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View Full Version : Our Rock Walls


JimLewis
11-23-2005, 05:45 AM
I just added a new photo section to our website with photos of our rock walls. Most all of these were done this year. The walls in the first set of pictures we just completed a week ago. Check them out and let me know what you think.

Any favorites? Any I should move up higher on the list? Any that you think don't belong?

http://www.lewislandscape.com/photos/gallery/Rock-Walls

Green-Pro
11-23-2005, 08:54 AM
nice work!! Hard to choose if any should be moved up, I like the basalt steps in basalt wall on page two. The stone is contrasted quite well with the mulch. If I were to move one up it would be that one IMO.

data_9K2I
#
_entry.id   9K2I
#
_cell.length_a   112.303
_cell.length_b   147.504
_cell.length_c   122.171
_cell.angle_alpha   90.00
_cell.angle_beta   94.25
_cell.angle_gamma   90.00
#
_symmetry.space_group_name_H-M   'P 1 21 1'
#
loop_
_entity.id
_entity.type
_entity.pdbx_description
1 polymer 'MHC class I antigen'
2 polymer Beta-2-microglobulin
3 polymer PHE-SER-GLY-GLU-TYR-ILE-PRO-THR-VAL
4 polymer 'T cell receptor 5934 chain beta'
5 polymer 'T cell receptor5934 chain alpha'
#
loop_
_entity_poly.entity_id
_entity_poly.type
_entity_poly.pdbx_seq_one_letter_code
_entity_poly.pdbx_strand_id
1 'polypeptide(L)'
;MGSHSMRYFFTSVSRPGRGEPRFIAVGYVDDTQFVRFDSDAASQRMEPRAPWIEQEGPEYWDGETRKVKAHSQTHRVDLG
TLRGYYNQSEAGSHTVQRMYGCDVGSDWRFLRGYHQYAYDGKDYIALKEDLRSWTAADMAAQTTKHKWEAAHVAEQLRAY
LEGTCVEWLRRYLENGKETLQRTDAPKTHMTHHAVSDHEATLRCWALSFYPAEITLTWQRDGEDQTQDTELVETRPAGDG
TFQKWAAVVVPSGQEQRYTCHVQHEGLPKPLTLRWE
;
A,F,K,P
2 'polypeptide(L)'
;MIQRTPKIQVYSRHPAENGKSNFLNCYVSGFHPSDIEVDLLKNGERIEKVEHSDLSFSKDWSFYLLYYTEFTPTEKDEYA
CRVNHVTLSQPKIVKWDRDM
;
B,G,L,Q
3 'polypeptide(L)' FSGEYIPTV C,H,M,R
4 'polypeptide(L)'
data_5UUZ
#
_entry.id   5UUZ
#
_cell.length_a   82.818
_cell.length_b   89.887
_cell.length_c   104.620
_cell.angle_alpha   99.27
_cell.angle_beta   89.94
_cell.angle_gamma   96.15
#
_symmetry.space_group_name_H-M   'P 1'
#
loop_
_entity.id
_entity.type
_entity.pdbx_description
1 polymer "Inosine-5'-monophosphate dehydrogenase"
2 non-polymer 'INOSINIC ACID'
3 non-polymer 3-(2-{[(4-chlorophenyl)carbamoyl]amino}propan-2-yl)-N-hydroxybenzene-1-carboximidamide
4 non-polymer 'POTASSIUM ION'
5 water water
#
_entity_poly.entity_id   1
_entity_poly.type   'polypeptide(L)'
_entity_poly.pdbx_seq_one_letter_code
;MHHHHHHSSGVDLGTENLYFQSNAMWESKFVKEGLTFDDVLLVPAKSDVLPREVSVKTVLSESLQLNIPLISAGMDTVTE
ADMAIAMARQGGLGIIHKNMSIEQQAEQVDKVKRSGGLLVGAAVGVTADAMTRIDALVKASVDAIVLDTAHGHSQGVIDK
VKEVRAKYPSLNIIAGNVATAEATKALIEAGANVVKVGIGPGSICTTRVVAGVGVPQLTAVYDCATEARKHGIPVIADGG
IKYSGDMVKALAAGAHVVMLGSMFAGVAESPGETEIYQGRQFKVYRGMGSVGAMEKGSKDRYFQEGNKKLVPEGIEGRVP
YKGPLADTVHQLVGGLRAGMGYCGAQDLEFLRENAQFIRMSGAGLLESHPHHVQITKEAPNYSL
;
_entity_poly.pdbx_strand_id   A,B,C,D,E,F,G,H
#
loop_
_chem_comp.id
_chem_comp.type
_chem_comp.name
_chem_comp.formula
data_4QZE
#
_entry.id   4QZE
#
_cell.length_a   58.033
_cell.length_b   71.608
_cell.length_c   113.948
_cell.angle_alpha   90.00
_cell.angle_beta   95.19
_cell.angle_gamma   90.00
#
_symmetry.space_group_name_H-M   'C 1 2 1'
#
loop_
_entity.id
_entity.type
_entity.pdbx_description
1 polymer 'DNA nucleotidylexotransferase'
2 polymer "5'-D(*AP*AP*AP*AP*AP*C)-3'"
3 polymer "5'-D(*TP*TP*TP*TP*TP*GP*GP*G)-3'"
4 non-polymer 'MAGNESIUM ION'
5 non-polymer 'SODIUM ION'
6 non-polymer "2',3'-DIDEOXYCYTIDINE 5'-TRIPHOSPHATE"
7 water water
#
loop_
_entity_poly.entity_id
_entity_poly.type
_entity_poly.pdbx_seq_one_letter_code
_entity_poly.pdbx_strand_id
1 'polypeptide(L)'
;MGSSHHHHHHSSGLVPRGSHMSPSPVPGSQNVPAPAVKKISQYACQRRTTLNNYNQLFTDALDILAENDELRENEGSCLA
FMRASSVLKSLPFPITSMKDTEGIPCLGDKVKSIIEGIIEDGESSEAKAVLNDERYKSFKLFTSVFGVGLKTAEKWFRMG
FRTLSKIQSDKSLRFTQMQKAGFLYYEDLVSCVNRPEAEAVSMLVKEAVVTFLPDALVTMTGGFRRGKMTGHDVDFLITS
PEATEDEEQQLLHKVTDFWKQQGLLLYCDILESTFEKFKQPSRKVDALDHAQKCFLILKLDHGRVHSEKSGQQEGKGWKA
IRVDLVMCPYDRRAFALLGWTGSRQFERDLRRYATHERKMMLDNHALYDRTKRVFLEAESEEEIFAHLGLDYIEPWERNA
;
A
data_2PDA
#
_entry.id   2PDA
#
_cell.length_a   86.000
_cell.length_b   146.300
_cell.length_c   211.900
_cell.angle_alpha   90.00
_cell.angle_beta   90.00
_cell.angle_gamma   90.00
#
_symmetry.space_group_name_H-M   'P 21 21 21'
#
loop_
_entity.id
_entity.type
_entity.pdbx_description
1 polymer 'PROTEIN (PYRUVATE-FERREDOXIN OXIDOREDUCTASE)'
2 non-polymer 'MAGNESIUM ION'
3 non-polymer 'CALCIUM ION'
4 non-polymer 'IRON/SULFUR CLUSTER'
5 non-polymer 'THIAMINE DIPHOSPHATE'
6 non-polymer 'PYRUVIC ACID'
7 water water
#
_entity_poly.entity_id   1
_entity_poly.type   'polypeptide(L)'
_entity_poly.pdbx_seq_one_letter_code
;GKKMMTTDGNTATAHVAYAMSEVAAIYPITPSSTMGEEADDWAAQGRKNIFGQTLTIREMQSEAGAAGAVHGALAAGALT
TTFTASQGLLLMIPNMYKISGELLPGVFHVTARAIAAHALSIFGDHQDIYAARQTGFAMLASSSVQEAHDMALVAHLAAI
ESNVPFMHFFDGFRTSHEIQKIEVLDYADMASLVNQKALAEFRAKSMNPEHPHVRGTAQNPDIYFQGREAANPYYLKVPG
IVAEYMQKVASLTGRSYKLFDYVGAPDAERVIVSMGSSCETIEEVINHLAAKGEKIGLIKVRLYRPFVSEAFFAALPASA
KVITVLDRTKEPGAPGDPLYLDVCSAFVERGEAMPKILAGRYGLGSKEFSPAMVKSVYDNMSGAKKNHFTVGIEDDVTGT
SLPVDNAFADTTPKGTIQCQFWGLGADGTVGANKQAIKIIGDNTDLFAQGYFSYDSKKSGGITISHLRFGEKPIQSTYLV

MarcusLndscp
11-23-2005, 08:42 PM
Jim,
The style of the stonework all looks the same to me (obviously as it's all the same product) but I would say some of the better pictures are the ones that have a softscape to go with it. The first set of pics doesn't do much for me visually (please don't think I am saying it's bad work) as it's just a couple rock walls with a rather bland area surrounding them. I personally would be more apt to use the pics with more brilliance and color up top although they may be smaller projects. They just look much cleaner and brighter to me. Just my .02
Marcus

cleancutccl
11-24-2005, 10:39 AM
How are you able to anchor the wall to the soil? Do you put mortar along the back?

MarcusLndscp
11-24-2005, 11:41 AM
Clean